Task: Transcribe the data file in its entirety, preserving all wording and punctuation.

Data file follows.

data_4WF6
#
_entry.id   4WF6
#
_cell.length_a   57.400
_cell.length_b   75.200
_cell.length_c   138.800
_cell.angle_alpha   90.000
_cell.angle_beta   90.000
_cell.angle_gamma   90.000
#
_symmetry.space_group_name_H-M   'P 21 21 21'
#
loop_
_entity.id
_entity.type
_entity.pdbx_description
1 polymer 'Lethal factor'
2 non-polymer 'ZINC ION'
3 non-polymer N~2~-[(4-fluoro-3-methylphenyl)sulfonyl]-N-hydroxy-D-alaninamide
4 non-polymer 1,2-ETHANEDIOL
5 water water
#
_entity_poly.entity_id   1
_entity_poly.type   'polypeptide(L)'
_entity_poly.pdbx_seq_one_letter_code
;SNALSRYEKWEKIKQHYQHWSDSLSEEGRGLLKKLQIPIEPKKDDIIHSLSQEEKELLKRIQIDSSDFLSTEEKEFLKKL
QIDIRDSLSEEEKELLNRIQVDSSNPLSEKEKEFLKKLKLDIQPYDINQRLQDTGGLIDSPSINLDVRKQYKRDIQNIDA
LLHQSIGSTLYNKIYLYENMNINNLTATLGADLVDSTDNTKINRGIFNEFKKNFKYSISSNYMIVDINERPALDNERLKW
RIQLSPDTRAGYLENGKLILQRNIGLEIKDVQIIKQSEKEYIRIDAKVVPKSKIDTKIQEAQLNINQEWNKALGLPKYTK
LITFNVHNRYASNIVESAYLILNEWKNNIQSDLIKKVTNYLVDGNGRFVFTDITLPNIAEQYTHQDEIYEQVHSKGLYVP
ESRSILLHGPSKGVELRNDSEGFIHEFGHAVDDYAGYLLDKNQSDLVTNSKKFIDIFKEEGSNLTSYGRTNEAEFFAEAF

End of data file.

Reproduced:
data_4WF6
#
_entry.id   4WF6
#
_cell.length_a   57.400
_cell.length_b   75.200
_cell.length_c   138.800
_cell.angle_alpha   90.000
_cell.angle_beta   90.000
_cell.angle_gamma   90.000
#
_symmetry.space_group_name_H-M   'P 21 21 21'
#
loop_
_entity.id
_entity.type
_entity.pdbx_description
1 polymer 'Lethal factor'
2 non-polymer 'ZINC ION'
3 non-polymer N~2~-[(4-fluoro-3-methylphenyl)sulfonyl]-N-hydroxy-D-alaninamide
4 non-polymer 1,2-ETHANEDIOL
5 water water
#
_entity_poly.entity_id   1
_entity_poly.type   'polypeptide(L)'
_entity_poly.pdbx_seq_one_letter_code
;SNALSRYEKWEKIKQHYQHWSDSLSEEGRGLLKKLQIPIEPKKDDIIHSLSQEEKELLKRIQIDSSDFLSTEEKEFLKKL
QIDIRDSLSEEEKELLNRIQVDSSNPLSEKEKEFLKKLKLDIQPYDINQRLQDTGGLIDSPSINLDVRKQYKRDIQNIDA
LLHQSIGSTLYNKIYLYENMNINNLTATLGADLVDSTDNTKINRGIFNEFKKNFKYSISSNYMIVDINERPALDNERLKW
RIQLSPDTRAGYLENGKLILQRNIGLEIKDVQIIKQSEKEYIRIDAKVVPKSKIDTKIQEAQLNINQEWNKALGLPKYTK
LITFNVHNRYASNIVESAYLILNEWKNNIQSDLIKKVTNYLVDGNGRFVFTDITLPNIAEQYTHQDEIYEQVHSKGLYVP
ESRSILLHGPSKGVELRNDSEGFIHEFGHAVDDYAGYLLDKNQSDLVTNSKKFIDIFKEEGSNLTSYGRTNEAEFFAEAF